CI/CD Concurrent Jobs in Team Services
May 2018: For the past few months we have not enforced throttling of concurrent builds or releases on self-hosted agents because of an issue with our design. As a result, your ability to run multiple builds or releases concurrently on these agents was limited only by the number of agents in your account.
We've fixed the issue, and beginning in June 2018 we'll resume throttling and you'll be able to run only as many concurrent build or release jobs as explained below.
A CI/CD concurrent job gives you the ability to run a single build job or a single release job at a time in your account. In VSTS you can run concurrent jobs on Microsoft-hosted infrastructure or on your own (self-hosted) infrastructure.
formerly hosted pipelines
If you want to run builds and releases on machines managed by Microsoft, then you need Microsoft-hosted CI/CD. We provide a free tier of service by default in your VSTS account, allowing you to run one concurrent job for up to 240 minutes per month. This uses our pool of Microsoft-hosted agents to run your builds and releases. Each build or release job can run for up to 30 minutes.
When the free tier of Microsoft-hosted CI/CD is no longer sufficient, you can pay for CI/CD capacity per concurrent job. Paid Microsoft-hosted CI/CD removes the monthly time limit and also allows you to run a single job for up to 6 hours.
formerly private pipelines
If you want to run builds and releases on your own machines, then you need self-hosted CI/CD. You'll start by deploying our self-hosted agents on your machines. You can register any number of these self-hosted agents in your VSTS account for free. We charge based on the number of jobs you want to run at a time, not the number of agents registered.
Your VSTS account includes one self-hosted concurrent job free to get you started. Additionally, for each active Visual Studio Enterprise subscriber who is a member of your account you get one additional self-hosted concurrent job. If you need additional capacity, you can buy more. There are no monthly time limits on self-hosted CI/CD.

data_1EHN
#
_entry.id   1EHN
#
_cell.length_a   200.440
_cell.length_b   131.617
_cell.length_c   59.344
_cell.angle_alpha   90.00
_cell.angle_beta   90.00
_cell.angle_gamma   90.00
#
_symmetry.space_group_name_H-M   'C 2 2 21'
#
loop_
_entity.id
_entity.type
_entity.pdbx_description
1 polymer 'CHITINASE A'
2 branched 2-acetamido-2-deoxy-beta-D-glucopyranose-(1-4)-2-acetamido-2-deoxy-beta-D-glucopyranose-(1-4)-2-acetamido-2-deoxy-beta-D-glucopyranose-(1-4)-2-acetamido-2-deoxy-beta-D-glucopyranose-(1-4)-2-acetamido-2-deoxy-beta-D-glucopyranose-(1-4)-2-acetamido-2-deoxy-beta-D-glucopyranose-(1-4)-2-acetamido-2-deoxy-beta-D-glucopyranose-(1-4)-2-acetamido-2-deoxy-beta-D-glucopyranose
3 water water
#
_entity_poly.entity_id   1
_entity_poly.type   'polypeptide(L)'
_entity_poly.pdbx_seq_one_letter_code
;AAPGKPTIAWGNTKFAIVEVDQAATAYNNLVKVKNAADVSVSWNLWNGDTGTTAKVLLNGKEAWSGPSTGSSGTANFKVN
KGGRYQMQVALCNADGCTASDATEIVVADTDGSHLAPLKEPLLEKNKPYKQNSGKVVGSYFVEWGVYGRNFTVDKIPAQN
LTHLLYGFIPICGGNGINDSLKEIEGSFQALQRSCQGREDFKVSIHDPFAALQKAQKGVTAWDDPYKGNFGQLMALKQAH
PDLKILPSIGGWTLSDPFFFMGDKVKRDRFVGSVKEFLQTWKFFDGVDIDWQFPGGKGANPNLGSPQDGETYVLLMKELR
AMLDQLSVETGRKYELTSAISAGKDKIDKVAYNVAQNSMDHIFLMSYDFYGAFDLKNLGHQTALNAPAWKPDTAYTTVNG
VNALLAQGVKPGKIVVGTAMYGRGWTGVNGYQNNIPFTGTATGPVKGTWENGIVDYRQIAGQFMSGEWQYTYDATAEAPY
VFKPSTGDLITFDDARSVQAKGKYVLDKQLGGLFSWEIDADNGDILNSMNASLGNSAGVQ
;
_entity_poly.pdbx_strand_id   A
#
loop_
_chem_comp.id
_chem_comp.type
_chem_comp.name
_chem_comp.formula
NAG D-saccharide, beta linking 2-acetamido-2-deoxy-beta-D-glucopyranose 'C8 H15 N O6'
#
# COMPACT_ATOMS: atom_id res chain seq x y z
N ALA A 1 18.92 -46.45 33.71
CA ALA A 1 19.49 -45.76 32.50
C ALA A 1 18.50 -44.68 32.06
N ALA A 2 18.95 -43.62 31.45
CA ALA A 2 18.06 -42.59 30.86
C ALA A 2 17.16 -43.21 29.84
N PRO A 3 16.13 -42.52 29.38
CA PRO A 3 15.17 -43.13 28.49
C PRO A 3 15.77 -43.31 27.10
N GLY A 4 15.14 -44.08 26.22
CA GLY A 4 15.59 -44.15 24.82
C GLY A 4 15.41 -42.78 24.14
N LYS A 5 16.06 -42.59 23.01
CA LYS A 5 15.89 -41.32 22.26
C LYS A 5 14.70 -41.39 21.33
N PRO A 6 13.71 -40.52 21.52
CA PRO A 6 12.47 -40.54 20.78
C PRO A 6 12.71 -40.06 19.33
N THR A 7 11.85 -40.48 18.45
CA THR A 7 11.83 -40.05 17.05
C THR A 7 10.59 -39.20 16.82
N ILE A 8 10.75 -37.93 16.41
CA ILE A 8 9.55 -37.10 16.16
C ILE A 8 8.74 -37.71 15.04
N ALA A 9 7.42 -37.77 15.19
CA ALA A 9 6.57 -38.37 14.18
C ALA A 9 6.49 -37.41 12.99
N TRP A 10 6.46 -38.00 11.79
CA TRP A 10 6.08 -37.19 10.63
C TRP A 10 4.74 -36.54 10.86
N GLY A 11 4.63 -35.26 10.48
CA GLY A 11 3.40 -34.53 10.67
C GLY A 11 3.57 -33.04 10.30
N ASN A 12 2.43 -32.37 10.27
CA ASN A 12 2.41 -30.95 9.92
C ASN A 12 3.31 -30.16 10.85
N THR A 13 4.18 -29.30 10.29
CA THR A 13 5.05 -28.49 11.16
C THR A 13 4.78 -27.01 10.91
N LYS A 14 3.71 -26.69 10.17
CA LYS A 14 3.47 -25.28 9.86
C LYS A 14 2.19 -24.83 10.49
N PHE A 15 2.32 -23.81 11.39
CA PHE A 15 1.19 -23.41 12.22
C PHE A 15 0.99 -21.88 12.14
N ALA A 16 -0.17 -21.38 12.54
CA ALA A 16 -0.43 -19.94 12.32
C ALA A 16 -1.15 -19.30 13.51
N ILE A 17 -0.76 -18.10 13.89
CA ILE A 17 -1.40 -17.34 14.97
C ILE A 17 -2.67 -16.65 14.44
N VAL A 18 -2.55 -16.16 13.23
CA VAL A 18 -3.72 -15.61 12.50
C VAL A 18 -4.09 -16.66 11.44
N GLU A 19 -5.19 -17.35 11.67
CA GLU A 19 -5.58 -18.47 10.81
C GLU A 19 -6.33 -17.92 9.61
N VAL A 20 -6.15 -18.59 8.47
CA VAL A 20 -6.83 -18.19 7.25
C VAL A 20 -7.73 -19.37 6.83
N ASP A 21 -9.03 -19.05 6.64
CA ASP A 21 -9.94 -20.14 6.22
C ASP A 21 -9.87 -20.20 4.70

How a concurrent job is consumed by a build or release
For example, consider a VSTS account that has only one Microsoft-hosted concurrent job. This allows users in that account to collectively run only one build or release job at a time. When additional jobs are triggered, they are queued and will wait for the previous job to complete.
A release consumes a concurrent job only when it is being actively deploying to an environment. While the release is waiting for an approval or a manual intervention, it does not consume a concurrent job.
- FabrikamFiber CI Build 102 (master branch) is first to be started.
- Deployment of FabrikamFiber Release 11 is triggered by completion of FabrikamFiber CI Build 102.
- FabrikamFiber CI Build 101 (feature branch) is triggered. The build can't start yet because Release 11's deployment is active. So the build stays queued.
- Release 11 waits for approvals. Fabrikam CI Build 101 starts because a release waiting for approvals does not consume a concurrent job.
- Release 11 is approved. It resumes only after Fabrikam CI Build 101 is completed.
How a concurrent job is consumed by a phase
An agent phase can create multiple jobs through multi-configuration or multi-agent options. Each of these consumes a concurrent job. If there are not enough concurrent jobs, then the jobs are queued up and run one after the other.
A server phase does not create any jobs, and hence does not consume any concurrent jobs.